Eh, my name is Trisha and i have become a welder. I have no problem with the hands on work. i am currently going to school as a first year apprentice.My question for you is if anyone out their can help me with some math right now i am doing ratios and i don't under stand how to take to ratios and make them into one
a journeyman welder can weld 120 lengths of pipe per 40-hour week while his apprentice can weld one pipe every half hour. what is the ratio of the journeyman's rate of work to the apprentice's rate of work?
on a shop drawing, the length of a pipe is 2 3/4''. the actual length of the pipe is 12'-6''long what is the ratio of the blue print length to the actual length?
i know how ratios work i'm just having a hard time to figur out the correct method used for this problem
this may be too late to be asking all you people considering i will be tested this week so if anyone out their may be able you help me out please add me im firstname.lastname@example.org
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Thread: i need help first year math!
02-05-2008, 08:57 PM #1Junior Member
- Join Date
- Feb 2008
i need help first year math!
02-05-2008, 09:23 PM #2
hey trisha welcome to the site. Theres many people here who are very knowledgable and skilled at what they do here and there is much to learn. Now for the first example you have to find out how many lengths of pipe the journeyman can weld per half hour and to find that out you use a formula.
120 lengths y
----------- = ---
40 hours .5 hours
then you cross multiply to get 40y=120x .5 and then you get 40y=60.. so you take 60/40 to get y or your unknown and that ends up being 1.5 lengths per 1/2 hour... do the journeymans ratio to the apprentaces would be 1.5:1
im pretty sure this is right but if im wrong im sure there is someone who will correct me.
Good luck on your test and welcome to the site
02-05-2008, 09:23 PM #3
Reduction of fractions is all you have to do...ie convert the app. can weld 80 per 40 hrs...so the ratio is 80:120......reduce that to 2:3 is the lowest you can reduce it...so for every 2 from the app. the journy will turn out 3....so to answer the question of journy to app. it would be 3:2....good luck and welcome aboard...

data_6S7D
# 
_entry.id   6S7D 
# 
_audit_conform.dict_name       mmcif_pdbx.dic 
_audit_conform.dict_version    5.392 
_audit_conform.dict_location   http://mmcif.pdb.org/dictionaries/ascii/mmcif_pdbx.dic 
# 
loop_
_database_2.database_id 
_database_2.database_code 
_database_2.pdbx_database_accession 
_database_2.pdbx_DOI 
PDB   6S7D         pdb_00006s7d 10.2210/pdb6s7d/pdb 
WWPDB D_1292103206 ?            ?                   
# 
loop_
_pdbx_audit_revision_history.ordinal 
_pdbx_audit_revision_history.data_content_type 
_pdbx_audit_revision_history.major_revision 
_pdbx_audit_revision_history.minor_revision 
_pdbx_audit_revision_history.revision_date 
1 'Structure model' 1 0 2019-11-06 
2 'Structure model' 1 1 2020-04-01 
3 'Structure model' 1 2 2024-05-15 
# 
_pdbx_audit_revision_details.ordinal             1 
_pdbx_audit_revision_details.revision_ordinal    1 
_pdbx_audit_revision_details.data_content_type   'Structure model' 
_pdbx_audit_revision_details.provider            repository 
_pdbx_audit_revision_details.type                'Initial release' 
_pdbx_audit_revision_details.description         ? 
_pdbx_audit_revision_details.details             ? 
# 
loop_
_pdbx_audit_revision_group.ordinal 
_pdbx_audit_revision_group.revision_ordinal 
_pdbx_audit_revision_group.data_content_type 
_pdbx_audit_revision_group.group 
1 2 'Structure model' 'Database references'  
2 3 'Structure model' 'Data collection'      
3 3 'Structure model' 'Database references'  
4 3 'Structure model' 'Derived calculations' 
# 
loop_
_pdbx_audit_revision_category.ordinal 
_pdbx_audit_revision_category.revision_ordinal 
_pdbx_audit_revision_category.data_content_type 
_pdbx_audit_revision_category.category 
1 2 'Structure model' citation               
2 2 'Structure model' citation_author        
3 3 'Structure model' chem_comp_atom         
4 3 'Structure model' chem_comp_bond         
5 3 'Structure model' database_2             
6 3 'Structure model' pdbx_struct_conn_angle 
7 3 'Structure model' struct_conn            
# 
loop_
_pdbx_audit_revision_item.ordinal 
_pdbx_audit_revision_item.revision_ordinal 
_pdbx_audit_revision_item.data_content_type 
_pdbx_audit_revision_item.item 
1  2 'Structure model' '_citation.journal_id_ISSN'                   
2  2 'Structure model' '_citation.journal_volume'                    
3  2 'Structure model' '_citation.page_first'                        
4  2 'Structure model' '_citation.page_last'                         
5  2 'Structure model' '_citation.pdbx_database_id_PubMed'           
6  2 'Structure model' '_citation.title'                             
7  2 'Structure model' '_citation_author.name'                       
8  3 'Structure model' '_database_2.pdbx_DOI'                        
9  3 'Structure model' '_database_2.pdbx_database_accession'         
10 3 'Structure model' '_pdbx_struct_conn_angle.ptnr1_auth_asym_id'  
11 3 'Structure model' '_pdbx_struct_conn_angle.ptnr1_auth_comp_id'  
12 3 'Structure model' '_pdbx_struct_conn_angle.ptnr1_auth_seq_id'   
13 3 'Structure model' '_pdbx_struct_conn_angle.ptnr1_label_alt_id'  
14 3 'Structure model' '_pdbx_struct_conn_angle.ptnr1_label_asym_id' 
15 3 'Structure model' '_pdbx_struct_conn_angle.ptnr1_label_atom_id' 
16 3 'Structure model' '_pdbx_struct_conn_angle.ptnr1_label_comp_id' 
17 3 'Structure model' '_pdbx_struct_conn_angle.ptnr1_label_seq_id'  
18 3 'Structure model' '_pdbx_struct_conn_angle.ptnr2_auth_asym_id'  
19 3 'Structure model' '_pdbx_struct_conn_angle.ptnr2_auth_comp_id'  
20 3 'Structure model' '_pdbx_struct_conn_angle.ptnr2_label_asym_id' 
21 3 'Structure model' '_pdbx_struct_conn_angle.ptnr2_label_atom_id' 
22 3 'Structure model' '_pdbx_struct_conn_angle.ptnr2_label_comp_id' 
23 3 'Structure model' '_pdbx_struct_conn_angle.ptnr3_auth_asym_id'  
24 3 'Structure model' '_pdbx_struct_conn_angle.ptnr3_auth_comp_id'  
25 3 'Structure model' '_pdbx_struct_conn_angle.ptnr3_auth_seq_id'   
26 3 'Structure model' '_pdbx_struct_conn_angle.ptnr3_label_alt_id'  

I stand corrected you have to go to 1 so yes 3:2 would reduce to 1.5:1......George W. Bush was saving your butt whether you liked it or not!
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02-06-2008, 03:49 AM #4Senior Member
- Join Date
- Dec 2007
thats what i got figured.to help understand this ; the apprentice can weld two per hour,thats 80 on a 40 hour work week ,the journeyman can do 120 on a 40 hour work week.divide 80 into 120 and you get 1.5 to 1. now by looking at these numbers i would have to say they are non-union
on the other problem on finding the scale of a drawing,i divided 2 3/4 into 12-6 and came up with 54.5 unless my thinking was wrong the scale would be 54.5 to 1. any other ones out there feel that this is right?2- XMT's 350 cc/cv
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02-06-2008, 06:57 AM #5
fabricator , yep your math checks out .
Trish , math can be a headache at times , but math is something you will use everyday out on the job so learn it well . When I entered my apprenticeship I had been out of school for 19 years . I am a journeyman steamfitter now . DanTools to Men are like Shoes to Women you can never have too many .
Miller Spectrum 2050
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02-06-2008, 08:42 AM #6Senior Member
- Join Date
- Dec 2007
Always start by checking to make sure you are using the same unit of measure: inches vs feet, ounces vs pounds, mm vs cm vs m, etc.
In your second problem the ratio is simply 2.75 inches to 12.5 feet. For every 2.75 inches drawn, you have a 12.5 feet (12' 6") of actual structure. That is a ratio or in this case the "scale" to which it is built.
The rest of the proceedure is just converting to like units of measure 12.5 feet equal 150 inches. So... 2.75" to 150".
and then reducing...
2.75 over 150 reduces is 1:54.55 For every 1" there is 54.6" of structure, for 2.75" there is 150" of structure.
In real life an architect would use a typical scale of 1/8", 1/4" or 1/2" to (equals) 1 foot.
1/4" scale example: 2.75" = 11/4 or 11 feet
An engineer, more likely for a mechanical or shop drawning may use a mechanical scale which divides the inch into various units of a base ten sytem. Simply, divides an inch into 10, 20, etc segments. This seem confusing, but it better correlates to decimal measurements vs fractions which actually makes the math easier.
It is very important to spend the time and get a good grasp of scaling and reading drawings. I am a general contractor and let me tell you that what seperates the pros from the others down the road is their layout abilities and ability to read and understand drawings and turn them into reality. It may be much more boring that making sparks of cutting wood but it is critical.
Best of luck,